Over the years, the two upstairs rooms have become storage space for my grandparent’s collections. Both of them have several collections upstairs, and it has not been an easy task sorting through all of it. The main reason this is such a difficult task is because of the sheer amount of stuff that there is to go through. On top of Grandpa’s gun and fishing lure collections, there are also collections of antique dishes and other stuff that has been in boxes untouched for years. The task of going through all of these items has been especially hard on Grandma, as she has a hard time letting go of some of Grandpa’s things.

Despite the setbacks, we have made progress. One of the bedrooms is almost ready to go. That bedroom will become the office. We have successfully moved the roll top desk upstairs, and have a couple more things to move out before we get all the office space set up.

The other bedroom will, of course, be the baby’s bedroom. We have already started accumulating some of the bigger baby items needed. Tiffanie has also began collecting some of the smaller items, a pack of receiving blankets here, some bottles there. We are ready to have the room cleaned out so that we can start setting things up for the baby.

While it does make me sad to go through some of Grandpa’s things and ultimately throw it away, we are ready for this next chapter to begin.

Winter Weather Has Arrived

This weekend, we had a bad storm rolling in to our area. All weather reports said that the storm would hit mostly north of us, but we still needed to do some things to prepare here around the farm for the severe cold that we expected. Although we knew it wouldn’t be a bad storm for us, it would still bring colder air and a little snow. One thing that a lot of people don’t realize is that there is different preparations needed for different weather types. For example: rain vs snow. With snow, we can get several inches and it will not soak through the cow’s thick hair. This is great, because they don’t get soaked to the bone. Their thick hair keeps the snow out, and it settles on their backs. Sure it is colder, but the hair and their own body fat keeps them well insulated from the cold. With rain, however, it doesn’t take long for that to soak through to their skin. When the cows get soaked with the rain, they have a harder time retaining heat. They will then develop sickness such as pneumonia due to the cold rain. However, with the rain, there is not much we can do to protect them from the weather save from packing them all in the barn.

We started off our preparation by putting a bale of old hay in with the pigs to give them something to burrow into. I figured with enough food and some warmth from a wind block they would be fine. I also decided the cows needed a wind block. This was harder to do for the cows, as one bale would not cut it.

I put out 4 bales for the cows next to one of the barns. That should have been enough to last two days, but they ate almost all of it over night. I ventured out today to try and put a few more bales out. Unfortunately the pad lock was frozen solid. I tried everything but the obvious. After 30 mins I tried hot water… it worked first try.

After putting more hay out for the cows, and feeding the pigs, I hitailed it back to the house. As the saying goes, even in the winter the farmer has to work.

Easter Eggs? In January??

Good morning, all. Tiffanie here. I have hijacked the blog this morning to write about a neat, first time experience we had with our chickens yesterday.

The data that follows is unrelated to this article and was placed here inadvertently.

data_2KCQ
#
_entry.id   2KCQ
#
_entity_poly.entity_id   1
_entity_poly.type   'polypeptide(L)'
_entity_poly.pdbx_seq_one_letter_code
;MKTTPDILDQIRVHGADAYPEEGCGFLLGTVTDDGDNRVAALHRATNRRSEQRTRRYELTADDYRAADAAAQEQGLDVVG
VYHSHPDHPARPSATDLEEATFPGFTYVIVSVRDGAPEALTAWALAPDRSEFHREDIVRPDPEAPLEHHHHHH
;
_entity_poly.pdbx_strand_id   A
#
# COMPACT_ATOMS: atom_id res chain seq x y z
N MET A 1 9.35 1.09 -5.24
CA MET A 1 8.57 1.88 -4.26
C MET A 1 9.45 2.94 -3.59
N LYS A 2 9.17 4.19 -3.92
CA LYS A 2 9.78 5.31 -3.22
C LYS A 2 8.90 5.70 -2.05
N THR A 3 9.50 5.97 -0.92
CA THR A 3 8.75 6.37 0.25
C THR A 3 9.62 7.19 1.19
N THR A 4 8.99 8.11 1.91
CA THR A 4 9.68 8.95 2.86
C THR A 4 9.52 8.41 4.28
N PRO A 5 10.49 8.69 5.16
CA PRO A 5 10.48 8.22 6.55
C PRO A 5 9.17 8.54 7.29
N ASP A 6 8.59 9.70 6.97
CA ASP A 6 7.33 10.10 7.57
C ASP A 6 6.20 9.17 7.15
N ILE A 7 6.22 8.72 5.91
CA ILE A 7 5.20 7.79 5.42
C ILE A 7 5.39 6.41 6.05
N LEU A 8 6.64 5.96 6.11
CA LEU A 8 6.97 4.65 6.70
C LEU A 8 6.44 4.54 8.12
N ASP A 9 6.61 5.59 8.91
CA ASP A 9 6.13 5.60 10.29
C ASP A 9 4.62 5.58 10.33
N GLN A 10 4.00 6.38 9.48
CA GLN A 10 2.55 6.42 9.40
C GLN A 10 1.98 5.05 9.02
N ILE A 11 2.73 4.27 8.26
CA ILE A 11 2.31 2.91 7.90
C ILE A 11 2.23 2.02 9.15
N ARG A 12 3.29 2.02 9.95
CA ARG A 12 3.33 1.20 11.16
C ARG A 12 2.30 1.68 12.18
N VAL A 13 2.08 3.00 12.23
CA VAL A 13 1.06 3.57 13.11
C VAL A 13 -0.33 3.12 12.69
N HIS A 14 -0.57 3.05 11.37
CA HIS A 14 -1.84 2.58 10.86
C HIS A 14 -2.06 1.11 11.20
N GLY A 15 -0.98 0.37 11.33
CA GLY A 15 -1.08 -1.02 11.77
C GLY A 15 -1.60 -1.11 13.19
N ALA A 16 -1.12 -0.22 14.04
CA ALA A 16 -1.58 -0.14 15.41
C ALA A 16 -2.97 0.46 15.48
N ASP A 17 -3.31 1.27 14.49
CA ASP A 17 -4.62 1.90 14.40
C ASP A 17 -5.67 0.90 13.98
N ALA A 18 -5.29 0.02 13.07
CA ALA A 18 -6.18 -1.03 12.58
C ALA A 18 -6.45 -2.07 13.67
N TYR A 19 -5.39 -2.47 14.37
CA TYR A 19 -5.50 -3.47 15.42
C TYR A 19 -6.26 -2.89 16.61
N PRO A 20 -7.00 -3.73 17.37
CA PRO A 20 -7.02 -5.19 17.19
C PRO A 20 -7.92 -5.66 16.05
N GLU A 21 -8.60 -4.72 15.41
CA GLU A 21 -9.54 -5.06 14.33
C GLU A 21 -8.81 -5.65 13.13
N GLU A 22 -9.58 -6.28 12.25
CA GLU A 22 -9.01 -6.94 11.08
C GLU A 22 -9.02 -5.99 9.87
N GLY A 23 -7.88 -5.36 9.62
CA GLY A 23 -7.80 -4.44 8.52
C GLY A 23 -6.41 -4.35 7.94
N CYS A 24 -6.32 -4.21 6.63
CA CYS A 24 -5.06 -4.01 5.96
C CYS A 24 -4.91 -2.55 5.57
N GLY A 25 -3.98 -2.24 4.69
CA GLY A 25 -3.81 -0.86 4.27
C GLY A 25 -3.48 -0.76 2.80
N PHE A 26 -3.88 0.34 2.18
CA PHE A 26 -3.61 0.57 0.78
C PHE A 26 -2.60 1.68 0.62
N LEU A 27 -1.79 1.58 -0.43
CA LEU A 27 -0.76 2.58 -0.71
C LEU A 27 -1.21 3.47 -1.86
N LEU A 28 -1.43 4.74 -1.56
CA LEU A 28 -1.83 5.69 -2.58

Back in September, we traded a couple of goats that we had for some of our chickens. In that group of chickens that we traded for was an ameraucana chicken. These chickens are commonly called “Easter Eggers.” This is because their eggs tend to come in pretty colors.

Our ameraucana is roughly seven months old. Typically, chickens will start laying eggs around the age of six months. However, if they reach this age during winter, it can take a little longer. Another factor that will play a role in egg laying is if the chickens are stressed out. For example, if you move a chicken to a new home, it can take a few weeks for them to settle in and start laying eggs again, even if they were laying daily before the move.

We have had a hard time with our chickens laying eggs. For starters, they love to hide their eggs. We let our chickens free range, and can’t always find their eggs. They are fantastic at hiding them! When we first got the chickens, they spent the typical time being stressed out and not laying eggs. After that, we had a couple of weeks of non stop rain, which caused several of our chickens to drown. We ordered some baby chicks at the end of August, and all of those died from a common disease that chickens get called coccidiosis. As it is now winter time, most of our chickens have halted or slowed their egg laying.

A few weeks ago we went out to the chicken coop and found that one hen was sitting on a pile of eggs. We assumed, apparently incorrectly, that she was trying to hatch these eggs. A week or so after this, we found the eggs unattended and decided that the eggs had been out there for too long to be good to eat, and the chickens were obviously no longer interested in hatching these eggs. At that time, we broke the eggs for the chickens to eat.

Yesterday was such an exciting day. When we went out to check for eggs, we found a beautiful blue egg. This means our ameraucana chicken has laid her first egg. We do believe this to be her first one, as it is the first blue egg we have found. It is slightly smaller than the brown eggs we find, but this could be due to the fact that it is her first egg. At any rate, we are looking forward to collecting more blue eggs in the future. At this time, we plan to eat these eggs because we do not have an ameraucana rooster to fertilize her eggs.